The purchase of a tourism product is connected with a decisively greater risk than of any other product. First of all, a tourist acquires something that that is not there yet, something they cannot see or try; they buy an abstraction, “dreams”, something that does not exist yet. Secondly, the buyer cannot return a tourist product when they do not like it, since it disappears at the moment of creation (uniformity of the time of production and consumption). Even if they get a refund for the non-performance or improper performance of services, nobody is able to return the time lost they dedicated to a journey (and as a rule they will have another holidays only next year). And thirdly, a tourist cannot consume the product in the place of their permanent residence (because of the unity of place of production and consumption) – they have to embark on a trip, sometimes to very distant, unknown parts of the world, where it will be much more difficult for them to look for help and pursue claims (, pp. 11-12). All this makes a tourist, in the name of security, choose products proven by themselves. And since very often they feel like travelling to newer and newer places, commentaries and opinions of others (relatives, friends, acquaintances etc.) can reduce the existing risk for them. They will, therefore, persistently look for such opinions, establishing contacts with the tourists who have already made use of such products. While after their return they will themselves disseminate opinions, talking about their experiences, impressions and feelings. Summing up, the role of buzz marketing, understood as a network of spontaneous, direct contacts between customers, is very large in tourism and it cannot be absolutely disregarded in the management processes, also beyond tourism destination.
In order to empirically verify the thesis, results were used of survey research carried out in Cracow in 2008-2010 to the order of the City Office under the supervision of the Małopolska Tourist Organisation. The respondents were people visiting Cracow (more:  pp. 4-7;  pp. 6-8;  pp. 7-9). On the whole, in 2008 the survey covered 3285 persons, in 2009 – 3060 persons, and in 2010 – 3378 persons.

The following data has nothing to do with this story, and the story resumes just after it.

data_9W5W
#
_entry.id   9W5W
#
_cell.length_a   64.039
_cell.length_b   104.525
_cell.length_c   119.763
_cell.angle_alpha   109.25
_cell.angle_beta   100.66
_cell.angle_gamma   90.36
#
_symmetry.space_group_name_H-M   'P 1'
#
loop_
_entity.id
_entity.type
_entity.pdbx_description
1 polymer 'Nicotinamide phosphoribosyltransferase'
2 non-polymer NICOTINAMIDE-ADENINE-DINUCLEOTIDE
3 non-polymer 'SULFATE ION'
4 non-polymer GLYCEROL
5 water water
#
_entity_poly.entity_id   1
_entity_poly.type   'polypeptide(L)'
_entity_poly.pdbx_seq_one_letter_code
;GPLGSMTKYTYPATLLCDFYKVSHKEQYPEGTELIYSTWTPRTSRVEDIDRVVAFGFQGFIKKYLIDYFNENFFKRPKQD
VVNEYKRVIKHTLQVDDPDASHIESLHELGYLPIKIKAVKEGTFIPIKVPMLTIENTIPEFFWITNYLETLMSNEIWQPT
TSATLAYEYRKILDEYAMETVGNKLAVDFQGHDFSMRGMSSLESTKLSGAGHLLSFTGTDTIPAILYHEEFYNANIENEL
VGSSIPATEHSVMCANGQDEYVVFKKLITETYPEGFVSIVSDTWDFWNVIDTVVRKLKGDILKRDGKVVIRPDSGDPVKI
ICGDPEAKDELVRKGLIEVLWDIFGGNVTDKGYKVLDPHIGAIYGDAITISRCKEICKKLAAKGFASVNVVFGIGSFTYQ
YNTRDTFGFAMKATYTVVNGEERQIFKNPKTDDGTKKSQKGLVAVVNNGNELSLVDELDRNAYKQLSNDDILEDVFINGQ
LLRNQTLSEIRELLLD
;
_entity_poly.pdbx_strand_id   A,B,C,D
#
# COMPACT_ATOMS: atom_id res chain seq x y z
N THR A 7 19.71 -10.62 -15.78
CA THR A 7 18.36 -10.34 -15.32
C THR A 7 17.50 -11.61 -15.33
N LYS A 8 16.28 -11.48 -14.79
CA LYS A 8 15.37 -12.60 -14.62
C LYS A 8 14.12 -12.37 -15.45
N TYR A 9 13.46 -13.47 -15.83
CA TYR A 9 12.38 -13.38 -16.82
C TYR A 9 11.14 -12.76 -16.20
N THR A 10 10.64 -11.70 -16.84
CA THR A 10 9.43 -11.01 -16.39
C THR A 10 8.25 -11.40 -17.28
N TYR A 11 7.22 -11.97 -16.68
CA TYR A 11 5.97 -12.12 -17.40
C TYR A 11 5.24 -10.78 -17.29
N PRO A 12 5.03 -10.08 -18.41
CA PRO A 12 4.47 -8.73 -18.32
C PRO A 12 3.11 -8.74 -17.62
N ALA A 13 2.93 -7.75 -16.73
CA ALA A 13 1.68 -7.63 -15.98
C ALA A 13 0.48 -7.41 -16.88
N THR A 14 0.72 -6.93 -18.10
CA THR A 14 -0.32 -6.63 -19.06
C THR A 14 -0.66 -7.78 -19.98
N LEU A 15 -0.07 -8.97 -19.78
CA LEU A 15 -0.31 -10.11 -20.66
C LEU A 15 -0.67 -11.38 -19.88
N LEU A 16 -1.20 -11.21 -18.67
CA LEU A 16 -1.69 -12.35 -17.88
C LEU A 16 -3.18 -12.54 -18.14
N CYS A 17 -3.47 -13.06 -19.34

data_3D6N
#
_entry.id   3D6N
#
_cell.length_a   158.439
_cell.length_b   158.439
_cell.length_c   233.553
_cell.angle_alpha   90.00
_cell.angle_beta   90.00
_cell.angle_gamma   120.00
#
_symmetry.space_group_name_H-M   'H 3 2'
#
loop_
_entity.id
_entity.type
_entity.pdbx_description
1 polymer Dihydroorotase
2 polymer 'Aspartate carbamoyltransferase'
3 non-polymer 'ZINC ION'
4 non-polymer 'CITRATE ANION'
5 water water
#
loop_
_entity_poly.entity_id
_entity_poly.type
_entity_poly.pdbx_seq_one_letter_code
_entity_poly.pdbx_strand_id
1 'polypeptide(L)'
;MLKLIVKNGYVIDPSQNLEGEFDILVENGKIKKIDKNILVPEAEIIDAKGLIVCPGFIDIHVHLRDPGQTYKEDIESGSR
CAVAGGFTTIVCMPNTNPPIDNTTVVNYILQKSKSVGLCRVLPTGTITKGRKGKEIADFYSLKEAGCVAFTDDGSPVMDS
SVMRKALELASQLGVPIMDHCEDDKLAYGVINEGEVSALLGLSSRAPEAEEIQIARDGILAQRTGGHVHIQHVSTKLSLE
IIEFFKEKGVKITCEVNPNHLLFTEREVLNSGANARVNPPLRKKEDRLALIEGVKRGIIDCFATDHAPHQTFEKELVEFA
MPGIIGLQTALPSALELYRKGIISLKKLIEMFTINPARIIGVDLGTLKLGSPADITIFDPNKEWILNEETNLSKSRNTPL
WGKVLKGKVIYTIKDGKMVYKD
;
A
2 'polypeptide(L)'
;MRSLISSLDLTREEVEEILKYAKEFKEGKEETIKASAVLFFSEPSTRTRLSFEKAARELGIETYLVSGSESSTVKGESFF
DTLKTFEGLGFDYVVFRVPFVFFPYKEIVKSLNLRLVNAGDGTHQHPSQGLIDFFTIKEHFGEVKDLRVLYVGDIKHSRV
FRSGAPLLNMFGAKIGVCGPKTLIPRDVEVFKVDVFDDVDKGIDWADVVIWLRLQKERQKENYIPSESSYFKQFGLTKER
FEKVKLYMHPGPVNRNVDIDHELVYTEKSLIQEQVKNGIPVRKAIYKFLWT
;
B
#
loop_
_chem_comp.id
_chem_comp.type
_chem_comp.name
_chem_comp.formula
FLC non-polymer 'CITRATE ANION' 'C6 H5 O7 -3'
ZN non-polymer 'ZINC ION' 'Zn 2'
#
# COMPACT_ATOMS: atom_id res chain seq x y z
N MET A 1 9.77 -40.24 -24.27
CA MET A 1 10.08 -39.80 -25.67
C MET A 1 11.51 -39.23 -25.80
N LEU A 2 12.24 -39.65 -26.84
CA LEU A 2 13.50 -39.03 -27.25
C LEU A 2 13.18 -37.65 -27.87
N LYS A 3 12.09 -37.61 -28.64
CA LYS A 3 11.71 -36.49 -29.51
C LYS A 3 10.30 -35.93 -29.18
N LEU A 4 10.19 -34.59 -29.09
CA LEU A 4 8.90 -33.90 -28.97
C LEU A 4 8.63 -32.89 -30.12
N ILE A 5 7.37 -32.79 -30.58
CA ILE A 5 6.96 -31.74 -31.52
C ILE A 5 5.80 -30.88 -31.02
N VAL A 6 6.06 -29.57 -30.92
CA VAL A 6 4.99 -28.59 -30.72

The analysis of replies received to one of the questions in the survey proves that the opinions of the family and friends are the most important source of information about Cracow as a place of tourism destination – about half of visitors make use of them before their arrival (figure 1). Additionally, an important role is played by the Internet (about one-fifth), but it is difficult to state explicitly whether in this case the city’s promotional information is meant or opinions from internet fora and blogs, i.e. is also buzz marketing.
Figure 1 Sources of information about the city used by visitors in 2008-2010
Source: Own study based on research of the Małopolska Tourist Organisation.
It must be noticed that the role of word-of-mouth went up in the analysed period from about 42% to more than 51% – on the whole growth of 5.9 percentage points was recorded. A linear trend calculated on the basis of the data (also from previous years i.e. from 2003 –  pp. 249-250) shows a growing tendency – annually on average by 0.68 percentage points. Also the number of persons making use of information available in the Internet grew – from about 1/6 to about 1/5 (by 2.8 percentage points on the whole). Also in this case the tendency has a growing character – annually on average by 1.36 percentage points.
Buzz marketing is undeniably a very attractive action, taken up as part of the process of effective management. A given group of persons can be reached for a much lower price than in the event of traditional forms of promotion. It must be remembered, however, that in irresponsible hands the tool can create more harm than benefits. Hence it must be clearly remarked that guiding people into a conversation does not mean it can be controlled – the idea of buzz marketing assumes that simply consumers should not be prevented from expressing their opinions. Whereas some companies, under the banner of using buzz marketing, use tools contrary to its principles. They use, inter alia, internet amplifying i.e. they employ persons whose task is to pretend to be normal “forum members” and recommend a given product on various internet fora. Mailing and spamming are also used. These actions have nothing to do with buzz marketing. Not only are they unethical, but also very dangerous for the given company. Since in the event of discovering a person impersonating a customer, the company is exposed to losing its reputation, and its further actions will be in advance evaluated as dishonest.
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Renata Seweryn, PhD
Cracow University of Economics
Ul. Rakowicka 27
31-510 Krakow, Poland
e-mail: [email protected]